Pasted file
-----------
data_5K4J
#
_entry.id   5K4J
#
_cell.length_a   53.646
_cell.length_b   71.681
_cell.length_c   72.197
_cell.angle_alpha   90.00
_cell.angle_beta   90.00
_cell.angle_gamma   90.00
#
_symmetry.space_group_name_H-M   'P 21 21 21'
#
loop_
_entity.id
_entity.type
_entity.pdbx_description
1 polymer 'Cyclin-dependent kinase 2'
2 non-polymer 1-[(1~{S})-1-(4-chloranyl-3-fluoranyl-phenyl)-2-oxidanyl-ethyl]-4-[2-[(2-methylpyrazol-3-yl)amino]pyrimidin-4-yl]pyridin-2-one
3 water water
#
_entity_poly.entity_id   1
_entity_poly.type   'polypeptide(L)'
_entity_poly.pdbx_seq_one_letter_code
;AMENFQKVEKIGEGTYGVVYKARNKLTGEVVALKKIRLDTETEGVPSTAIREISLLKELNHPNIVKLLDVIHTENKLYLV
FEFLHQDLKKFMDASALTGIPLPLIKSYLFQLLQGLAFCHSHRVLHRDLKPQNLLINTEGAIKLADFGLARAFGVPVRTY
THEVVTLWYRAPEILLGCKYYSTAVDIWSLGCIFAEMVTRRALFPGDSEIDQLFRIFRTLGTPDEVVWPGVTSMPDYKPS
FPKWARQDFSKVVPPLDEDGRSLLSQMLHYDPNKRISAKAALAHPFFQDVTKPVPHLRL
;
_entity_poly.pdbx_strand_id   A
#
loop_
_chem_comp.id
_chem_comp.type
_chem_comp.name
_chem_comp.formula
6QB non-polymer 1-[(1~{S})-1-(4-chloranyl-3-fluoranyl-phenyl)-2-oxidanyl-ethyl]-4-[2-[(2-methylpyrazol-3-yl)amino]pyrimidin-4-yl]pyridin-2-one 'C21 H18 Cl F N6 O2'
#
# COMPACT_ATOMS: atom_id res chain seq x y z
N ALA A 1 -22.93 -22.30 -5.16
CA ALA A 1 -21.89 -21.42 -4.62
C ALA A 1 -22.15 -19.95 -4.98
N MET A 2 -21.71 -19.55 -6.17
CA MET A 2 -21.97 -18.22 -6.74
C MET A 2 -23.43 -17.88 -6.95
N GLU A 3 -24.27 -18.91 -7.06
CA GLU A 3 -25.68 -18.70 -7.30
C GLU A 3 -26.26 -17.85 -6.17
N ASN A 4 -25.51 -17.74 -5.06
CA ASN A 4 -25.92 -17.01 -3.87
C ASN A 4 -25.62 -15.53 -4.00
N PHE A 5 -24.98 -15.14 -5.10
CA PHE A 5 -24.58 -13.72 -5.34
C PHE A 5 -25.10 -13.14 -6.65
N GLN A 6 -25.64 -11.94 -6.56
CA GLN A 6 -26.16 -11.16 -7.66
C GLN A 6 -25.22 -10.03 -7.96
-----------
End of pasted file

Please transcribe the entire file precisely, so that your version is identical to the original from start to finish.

data_5K4J
#
_entry.id   5K4J
#
_cell.length_a   53.646
_cell.length_b   71.681
_cell.length_c   72.197
_cell.angle_alpha   90.00
_cell.angle_beta   90.00
_cell.angle_gamma   90.00
#
_symmetry.space_group_name_H-M   'P 21 21 21'
#
loop_
_entity.id
_entity.type
_entity.pdbx_description
1 polymer 'Cyclin-dependent kinase 2'
2 non-polymer 1-[(1~{S})-1-(4-chloranyl-3-fluoranyl-phenyl)-2-oxidanyl-ethyl]-4-[2-[(2-methylpyrazol-3-yl)amino]pyrimidin-4-yl]pyridin-2-one
3 water water
#
_entity_poly.entity_id   1
_entity_poly.type   'polypeptide(L)'
_entity_poly.pdbx_seq_one_letter_code
;AMENFQKVEKIGEGTYGVVYKARNKLTGEVVALKKIRLDTETEGVPSTAIREISLLKELNHPNIVKLLDVIHTENKLYLV
FEFLHQDLKKFMDASALTGIPLPLIKSYLFQLLQGLAFCHSHRVLHRDLKPQNLLINTEGAIKLADFGLARAFGVPVRTY
THEVVTLWYRAPEILLGCKYYSTAVDIWSLGCIFAEMVTRRALFPGDSEIDQLFRIFRTLGTPDEVVWPGVTSMPDYKPS
FPKWARQDFSKVVPPLDEDGRSLLSQMLHYDPNKRISAKAALAHPFFQDVTKPVPHLRL
;
_entity_poly.pdbx_strand_id   A
#
loop_
_chem_comp.id
_chem_comp.type
_chem_comp.name
_chem_comp.formula
6QB non-polymer 1-[(1~{S})-1-(4-chloranyl-3-fluoranyl-phenyl)-2-oxidanyl-ethyl]-4-[2-[(2-methylpyrazol-3-yl)amino]pyrimidin-4-yl]pyridin-2-one 'C21 H18 Cl F N6 O2'
#
# COMPACT_ATOMS: atom_id res chain seq x y z
N ALA A 1 -22.93 -22.30 -5.16
CA ALA A 1 -21.89 -21.42 -4.62
C ALA A 1 -22.15 -19.95 -4.98
N MET A 2 -21.71 -19.55 -6.17
CA MET A 2 -21.97 -18.22 -6.74
C MET A 2 -23.43 -17.88 -6.95
N GLU A 3 -24.27 -18.91 -7.06
CA GLU A 3 -25.68 -18.70 -7.30
C GLU A 3 -26.26 -17.85 -6.17
N ASN A 4 -25.51 -17.74 -5.06
CA ASN A 4 -25.92 -17.01 -3.87
C ASN A 4 -25.62 -15.53 -4.00
N PHE A 5 -24.98 -15.14 -5.10
CA PHE A 5 -24.58 -13.72 -5.34
C PHE A 5 -25.10 -13.14 -6.65
N GLN A 6 -25.64 -11.94 -6.56
CA GLN A 6 -26.16 -11.16 -7.66
C GLN A 6 -25.22 -10.03 -7.96